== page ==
Q Our municipality has become computerized, and we on the governing body have been using email extensively to communicate between meetings. However, I just read that the use of email in government has all kinds of legal issues and pitfalls. Is this true, and if so, what are these issues?
A The advent of email for communication has been a boon for the business of governing as it has been for all businesses and organizations. It is convenient and fast, and most of us have grown quite dependant on it in a relatively short time. However, in availing yourselves of this wonderful modern tool, it is important for municipal officials to remember some important concepts about using email in municipal government.
The ease and apparent informality of email can lull people into feeling like they are having a casual conversation while they are using it. However, in reality, when you use email to discuss municipal matters, you are producing a public record, just as you are when you write a hard copy letter, memo or other document. Any member of the public can obtain a copy of such an email unless it comes under one of the exemptions in the Open Public Records Act. Therefore, do not put anything in an email that you would not put in a letter or memo on the same subject.
In other words—THINK BEFORE YOU CLICK!
Also remember that an email concerning public business is a public record no matter where you send it from or where you receive it. It is the subject of the email that matters, not its location. Such electronic messages sent from or received by your home computer, if they concern municipal issues, are available to the public just like the ones sent or received at the municipal building or at your office.
Information concerning the Open Public Records Act and its exemptions can be accessed at
You must think before you delete, as well. The New Jersey Division of Archives Management rules governing the retention of public records apply to electronic public records as well as hard copy public records. Detailed information on this subject can be accessed at
Suppose you are a member of a five person governing body. If you email one of the other members about a municipal issue, and she responds, you have created two public records, with the attendant issues. However,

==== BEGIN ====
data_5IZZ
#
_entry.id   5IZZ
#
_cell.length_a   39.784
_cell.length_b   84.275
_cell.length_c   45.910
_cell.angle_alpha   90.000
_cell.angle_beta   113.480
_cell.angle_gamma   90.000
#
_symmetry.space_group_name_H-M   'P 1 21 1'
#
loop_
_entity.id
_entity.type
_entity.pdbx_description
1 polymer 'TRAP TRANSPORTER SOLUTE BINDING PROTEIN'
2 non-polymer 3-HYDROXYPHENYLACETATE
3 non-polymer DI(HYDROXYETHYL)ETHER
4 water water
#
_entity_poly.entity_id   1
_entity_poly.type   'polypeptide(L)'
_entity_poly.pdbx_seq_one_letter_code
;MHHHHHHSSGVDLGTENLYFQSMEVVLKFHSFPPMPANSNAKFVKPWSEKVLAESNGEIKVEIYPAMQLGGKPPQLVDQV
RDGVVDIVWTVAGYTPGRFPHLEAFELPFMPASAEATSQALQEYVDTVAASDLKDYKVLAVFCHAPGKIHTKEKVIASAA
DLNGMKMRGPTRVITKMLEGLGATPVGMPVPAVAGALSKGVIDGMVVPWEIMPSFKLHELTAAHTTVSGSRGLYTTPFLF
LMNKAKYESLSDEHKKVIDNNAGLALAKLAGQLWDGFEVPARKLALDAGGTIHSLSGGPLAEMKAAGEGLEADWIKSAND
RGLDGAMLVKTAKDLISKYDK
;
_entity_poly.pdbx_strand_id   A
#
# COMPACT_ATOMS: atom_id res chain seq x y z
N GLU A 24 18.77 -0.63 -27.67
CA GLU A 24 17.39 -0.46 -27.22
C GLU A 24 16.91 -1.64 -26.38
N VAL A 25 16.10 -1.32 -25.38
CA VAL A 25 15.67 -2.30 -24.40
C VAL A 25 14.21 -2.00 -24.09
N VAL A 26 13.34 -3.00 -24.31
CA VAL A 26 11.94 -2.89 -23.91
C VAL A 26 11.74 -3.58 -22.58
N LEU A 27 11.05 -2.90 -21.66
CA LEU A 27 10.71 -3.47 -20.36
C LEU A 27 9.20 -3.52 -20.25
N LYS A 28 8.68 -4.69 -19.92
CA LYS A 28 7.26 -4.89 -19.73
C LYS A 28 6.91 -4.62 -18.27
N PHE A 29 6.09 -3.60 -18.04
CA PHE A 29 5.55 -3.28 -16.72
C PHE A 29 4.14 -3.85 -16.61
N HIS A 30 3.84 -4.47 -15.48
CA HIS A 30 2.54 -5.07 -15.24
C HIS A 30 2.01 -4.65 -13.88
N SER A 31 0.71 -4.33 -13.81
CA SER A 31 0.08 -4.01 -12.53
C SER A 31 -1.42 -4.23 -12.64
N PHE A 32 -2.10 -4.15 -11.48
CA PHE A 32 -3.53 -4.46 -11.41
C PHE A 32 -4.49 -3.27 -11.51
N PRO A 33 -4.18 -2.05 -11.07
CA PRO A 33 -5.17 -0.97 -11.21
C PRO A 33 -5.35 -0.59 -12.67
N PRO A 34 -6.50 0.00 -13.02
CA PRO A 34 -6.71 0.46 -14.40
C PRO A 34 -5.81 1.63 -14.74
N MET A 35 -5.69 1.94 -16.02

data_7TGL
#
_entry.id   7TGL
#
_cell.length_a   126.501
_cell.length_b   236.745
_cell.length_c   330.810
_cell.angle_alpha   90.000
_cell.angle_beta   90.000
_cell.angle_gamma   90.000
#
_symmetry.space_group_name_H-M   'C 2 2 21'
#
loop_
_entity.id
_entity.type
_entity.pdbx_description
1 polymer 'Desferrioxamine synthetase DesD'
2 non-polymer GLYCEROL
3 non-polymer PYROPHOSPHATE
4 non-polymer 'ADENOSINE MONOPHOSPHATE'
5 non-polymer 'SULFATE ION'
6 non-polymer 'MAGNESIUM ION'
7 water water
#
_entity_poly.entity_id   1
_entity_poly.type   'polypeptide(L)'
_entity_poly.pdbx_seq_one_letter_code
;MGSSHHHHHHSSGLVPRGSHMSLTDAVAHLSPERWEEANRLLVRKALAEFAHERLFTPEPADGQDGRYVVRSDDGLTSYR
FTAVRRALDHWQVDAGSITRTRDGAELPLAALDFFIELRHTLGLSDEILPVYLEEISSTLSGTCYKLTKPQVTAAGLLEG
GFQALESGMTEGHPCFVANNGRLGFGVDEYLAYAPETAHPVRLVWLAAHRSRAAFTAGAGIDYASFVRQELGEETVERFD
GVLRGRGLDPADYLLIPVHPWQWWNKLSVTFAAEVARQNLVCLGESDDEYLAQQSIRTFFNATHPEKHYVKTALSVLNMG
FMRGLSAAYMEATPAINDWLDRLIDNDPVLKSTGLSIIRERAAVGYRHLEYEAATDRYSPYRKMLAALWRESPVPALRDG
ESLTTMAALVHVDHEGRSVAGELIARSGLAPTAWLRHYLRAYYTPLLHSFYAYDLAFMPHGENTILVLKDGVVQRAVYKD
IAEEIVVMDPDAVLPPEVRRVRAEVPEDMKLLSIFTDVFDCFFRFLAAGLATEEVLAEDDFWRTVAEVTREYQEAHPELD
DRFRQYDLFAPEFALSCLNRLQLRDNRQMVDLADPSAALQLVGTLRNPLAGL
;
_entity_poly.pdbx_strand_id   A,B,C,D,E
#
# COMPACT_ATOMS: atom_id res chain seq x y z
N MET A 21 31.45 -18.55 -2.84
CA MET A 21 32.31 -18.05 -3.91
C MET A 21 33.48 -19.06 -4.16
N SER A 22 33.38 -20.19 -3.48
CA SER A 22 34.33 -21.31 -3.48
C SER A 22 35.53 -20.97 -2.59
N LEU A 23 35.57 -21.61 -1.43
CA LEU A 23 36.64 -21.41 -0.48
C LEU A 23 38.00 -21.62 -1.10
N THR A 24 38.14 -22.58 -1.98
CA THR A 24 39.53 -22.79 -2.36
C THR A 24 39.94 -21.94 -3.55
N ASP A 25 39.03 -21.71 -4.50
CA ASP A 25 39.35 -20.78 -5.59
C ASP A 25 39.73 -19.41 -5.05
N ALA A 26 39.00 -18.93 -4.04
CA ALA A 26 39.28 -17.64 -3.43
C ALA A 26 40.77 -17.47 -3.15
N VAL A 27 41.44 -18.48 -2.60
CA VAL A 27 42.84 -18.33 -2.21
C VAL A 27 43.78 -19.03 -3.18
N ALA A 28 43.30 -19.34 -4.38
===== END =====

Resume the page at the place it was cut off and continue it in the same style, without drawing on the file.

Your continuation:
if she responds and forwards both emails to a third member, who responds to both of you with his opinion, not only does the Open Public Records Act come into play, but the Open Public Meetings Act may be violated. Because a quorum of the governing body, enough to make a decision or to act, are discussing a municipal matter, you may be found to be holding a public meeting without properly noticing or inviting the public.
Even if no action is taken pursuant to the emails, and the matter is later acted upon at a properly noticed open public meeting, the formal action can be viewed as something that was improperly decided in private and “rubber-stamped” in public. Remember that the Open Public Meetings Act can be violated even if its requirements are literally met, but its policy of ensuring that government acts openly is circumvented by such “secret” preparations.
As long as you remember the issues involved in its use, email can be a wonderful tool for municipal officials. Just remember, if you have any questions about the OPRA or OPMA consequences of an email exchange, be sure to check with your municipal attorney. You don’t want to click or delete yourself into a problem.
Q What are the powers of the mayor under the “Council Manager” form of government in the Faulkner Act?
A The mayor in this form of government has very limited power. NJSA 40:69A-87 provides that the Mayor 1) presides over council meetings, where he or she has a voice and a vote, like any other council member 2) fills vacancies on the board of trustees of the public library, and on the board of education in communities which have appointed boards and 3) executes bonds, notes, contracts and written obligations on behalf of the municipality. The statute goes on to make it clear that these are the only powers and duties he or she has. The Mayor, however, is one of the members of the Council and shares in the legislative and policy-making powers of the Council acting as the Governing Body of the municipality. The Council appoints the Manager, who serves as the Chief Executive of the municipality. Think of the Council as the Board of Directors, the Mayor as the Chairman of the Board and the Manager as the CEO.
This column is for informational purposes only, and is not intended as legal advice.